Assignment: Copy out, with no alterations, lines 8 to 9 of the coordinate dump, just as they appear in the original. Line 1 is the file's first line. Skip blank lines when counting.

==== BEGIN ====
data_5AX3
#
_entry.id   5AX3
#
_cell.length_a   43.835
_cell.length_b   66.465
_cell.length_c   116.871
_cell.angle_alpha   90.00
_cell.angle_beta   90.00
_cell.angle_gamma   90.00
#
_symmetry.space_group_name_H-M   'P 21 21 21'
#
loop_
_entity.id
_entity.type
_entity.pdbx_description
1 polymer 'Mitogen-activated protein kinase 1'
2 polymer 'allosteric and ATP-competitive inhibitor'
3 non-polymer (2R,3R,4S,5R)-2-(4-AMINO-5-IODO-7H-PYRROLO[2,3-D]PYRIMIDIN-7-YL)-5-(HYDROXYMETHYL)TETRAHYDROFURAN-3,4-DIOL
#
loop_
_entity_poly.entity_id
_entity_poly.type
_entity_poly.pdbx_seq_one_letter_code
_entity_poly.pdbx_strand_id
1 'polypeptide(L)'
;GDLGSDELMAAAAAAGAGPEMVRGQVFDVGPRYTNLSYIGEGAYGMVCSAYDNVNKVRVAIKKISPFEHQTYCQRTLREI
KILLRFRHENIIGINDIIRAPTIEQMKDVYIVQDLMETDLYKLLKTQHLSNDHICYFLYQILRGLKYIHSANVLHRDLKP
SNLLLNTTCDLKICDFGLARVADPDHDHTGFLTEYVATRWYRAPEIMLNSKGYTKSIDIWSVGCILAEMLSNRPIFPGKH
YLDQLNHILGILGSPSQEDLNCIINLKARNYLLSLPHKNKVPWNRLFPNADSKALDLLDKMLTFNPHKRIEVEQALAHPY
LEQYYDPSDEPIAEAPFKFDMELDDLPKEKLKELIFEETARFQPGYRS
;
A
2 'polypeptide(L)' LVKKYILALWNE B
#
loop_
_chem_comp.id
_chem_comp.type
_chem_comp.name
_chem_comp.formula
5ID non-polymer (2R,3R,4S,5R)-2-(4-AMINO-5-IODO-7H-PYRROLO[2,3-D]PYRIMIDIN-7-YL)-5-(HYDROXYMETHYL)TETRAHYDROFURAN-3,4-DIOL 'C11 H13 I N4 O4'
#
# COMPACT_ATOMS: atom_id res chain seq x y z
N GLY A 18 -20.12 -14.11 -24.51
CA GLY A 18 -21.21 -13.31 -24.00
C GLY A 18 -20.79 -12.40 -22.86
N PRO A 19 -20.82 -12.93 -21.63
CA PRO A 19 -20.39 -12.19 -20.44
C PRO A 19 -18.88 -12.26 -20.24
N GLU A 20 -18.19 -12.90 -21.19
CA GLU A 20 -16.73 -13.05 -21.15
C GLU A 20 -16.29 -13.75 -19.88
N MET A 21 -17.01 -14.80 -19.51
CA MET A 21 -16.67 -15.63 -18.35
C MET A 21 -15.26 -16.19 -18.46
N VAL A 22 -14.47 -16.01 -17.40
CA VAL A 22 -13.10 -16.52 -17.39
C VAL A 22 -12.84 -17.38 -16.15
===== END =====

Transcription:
_cell.angle_alpha   90.00
_cell.angle_beta   90.00